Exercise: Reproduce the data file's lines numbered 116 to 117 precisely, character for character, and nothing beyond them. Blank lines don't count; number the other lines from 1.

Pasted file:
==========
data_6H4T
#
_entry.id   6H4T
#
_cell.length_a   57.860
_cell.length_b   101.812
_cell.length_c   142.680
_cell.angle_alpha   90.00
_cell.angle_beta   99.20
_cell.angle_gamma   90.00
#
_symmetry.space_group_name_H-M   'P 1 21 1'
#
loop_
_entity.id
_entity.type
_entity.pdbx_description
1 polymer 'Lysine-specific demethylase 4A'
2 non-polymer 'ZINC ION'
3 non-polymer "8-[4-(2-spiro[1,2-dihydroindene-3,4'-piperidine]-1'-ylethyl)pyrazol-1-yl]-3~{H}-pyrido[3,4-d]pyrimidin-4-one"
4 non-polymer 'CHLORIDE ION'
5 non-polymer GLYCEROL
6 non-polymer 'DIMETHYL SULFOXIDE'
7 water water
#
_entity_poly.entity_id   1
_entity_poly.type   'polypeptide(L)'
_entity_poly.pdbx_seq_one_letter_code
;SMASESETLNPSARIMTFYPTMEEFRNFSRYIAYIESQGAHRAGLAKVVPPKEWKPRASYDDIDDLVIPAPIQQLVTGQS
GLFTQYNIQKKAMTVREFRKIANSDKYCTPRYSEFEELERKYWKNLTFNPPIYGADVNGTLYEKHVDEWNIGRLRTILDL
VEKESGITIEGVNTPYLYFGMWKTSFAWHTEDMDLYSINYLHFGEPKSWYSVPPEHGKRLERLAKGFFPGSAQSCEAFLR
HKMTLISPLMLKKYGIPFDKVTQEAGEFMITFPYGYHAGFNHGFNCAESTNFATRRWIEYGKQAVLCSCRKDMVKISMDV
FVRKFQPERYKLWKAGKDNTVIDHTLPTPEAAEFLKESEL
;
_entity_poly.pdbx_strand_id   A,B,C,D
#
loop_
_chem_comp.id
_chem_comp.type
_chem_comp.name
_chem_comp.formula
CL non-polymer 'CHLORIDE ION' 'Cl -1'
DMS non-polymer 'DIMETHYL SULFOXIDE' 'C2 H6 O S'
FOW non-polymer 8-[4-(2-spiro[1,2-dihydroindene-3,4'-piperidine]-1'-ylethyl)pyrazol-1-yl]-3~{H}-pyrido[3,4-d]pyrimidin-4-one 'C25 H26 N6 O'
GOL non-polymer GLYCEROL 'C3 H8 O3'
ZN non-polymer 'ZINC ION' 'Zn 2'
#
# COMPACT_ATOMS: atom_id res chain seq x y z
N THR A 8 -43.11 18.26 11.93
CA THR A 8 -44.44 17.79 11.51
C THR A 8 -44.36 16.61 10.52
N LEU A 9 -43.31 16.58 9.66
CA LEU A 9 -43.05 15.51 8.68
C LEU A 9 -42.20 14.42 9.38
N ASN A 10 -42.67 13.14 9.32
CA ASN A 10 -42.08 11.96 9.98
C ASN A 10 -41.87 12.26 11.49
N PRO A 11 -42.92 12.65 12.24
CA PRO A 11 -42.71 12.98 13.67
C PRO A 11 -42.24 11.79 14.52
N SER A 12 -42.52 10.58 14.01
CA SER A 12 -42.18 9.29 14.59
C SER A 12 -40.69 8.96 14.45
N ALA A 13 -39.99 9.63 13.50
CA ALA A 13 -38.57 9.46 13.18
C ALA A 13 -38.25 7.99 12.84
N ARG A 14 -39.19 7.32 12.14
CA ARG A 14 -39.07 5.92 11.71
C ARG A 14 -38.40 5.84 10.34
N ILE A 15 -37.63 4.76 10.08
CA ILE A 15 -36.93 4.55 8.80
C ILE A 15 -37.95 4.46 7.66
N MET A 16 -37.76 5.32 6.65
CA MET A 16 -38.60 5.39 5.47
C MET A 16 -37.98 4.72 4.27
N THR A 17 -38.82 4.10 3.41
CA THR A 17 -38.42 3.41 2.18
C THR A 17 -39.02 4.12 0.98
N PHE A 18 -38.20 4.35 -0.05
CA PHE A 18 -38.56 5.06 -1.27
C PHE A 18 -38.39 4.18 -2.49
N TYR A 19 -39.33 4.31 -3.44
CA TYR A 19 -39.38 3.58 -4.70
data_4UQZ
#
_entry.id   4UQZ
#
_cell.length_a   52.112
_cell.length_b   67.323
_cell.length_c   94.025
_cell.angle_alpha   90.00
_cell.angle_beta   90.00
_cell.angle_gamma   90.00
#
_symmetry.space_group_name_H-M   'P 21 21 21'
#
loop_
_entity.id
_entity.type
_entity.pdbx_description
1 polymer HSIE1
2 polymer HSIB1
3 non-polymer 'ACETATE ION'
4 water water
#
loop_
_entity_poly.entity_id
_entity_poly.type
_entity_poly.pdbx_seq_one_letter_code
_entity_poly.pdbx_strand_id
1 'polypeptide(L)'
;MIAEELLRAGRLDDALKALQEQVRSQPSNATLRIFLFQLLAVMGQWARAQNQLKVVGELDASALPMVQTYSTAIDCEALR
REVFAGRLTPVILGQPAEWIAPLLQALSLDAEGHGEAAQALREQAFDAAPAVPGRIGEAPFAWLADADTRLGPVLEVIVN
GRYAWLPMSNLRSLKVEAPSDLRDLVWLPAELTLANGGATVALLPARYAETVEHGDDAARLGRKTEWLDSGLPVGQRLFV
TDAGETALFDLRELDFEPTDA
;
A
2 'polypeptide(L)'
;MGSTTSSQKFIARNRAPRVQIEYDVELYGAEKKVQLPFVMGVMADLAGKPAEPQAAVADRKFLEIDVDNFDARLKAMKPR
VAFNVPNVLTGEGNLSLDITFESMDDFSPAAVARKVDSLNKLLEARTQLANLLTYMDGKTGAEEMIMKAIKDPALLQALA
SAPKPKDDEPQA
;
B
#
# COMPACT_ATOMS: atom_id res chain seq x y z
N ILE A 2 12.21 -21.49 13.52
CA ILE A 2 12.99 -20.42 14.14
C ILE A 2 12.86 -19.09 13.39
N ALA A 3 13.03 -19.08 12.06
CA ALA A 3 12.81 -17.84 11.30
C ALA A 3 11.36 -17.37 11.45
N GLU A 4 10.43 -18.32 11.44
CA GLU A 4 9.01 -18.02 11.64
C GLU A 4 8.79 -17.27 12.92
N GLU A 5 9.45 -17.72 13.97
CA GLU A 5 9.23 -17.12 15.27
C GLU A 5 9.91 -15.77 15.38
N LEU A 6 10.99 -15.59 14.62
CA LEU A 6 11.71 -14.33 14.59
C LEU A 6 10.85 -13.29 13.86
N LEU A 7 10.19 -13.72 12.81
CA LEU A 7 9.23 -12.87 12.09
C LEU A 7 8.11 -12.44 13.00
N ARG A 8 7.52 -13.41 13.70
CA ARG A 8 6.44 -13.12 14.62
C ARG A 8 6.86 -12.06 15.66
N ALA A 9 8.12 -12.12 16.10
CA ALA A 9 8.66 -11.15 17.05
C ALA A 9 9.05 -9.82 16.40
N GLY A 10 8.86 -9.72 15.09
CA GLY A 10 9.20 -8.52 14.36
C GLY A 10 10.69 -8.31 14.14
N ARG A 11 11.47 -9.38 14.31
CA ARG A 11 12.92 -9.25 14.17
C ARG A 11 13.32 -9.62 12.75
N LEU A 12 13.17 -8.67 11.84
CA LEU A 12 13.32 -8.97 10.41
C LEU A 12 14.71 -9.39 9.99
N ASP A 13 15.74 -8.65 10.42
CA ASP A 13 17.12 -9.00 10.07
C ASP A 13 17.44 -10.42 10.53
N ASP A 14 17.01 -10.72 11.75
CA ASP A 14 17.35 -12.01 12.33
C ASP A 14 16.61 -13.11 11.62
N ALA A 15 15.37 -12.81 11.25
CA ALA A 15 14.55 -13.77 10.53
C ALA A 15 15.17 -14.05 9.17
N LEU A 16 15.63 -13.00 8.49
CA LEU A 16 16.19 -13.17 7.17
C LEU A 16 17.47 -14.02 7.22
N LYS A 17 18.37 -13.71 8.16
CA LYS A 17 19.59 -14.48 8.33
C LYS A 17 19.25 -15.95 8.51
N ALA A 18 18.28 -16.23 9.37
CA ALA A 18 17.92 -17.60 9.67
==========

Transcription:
;
A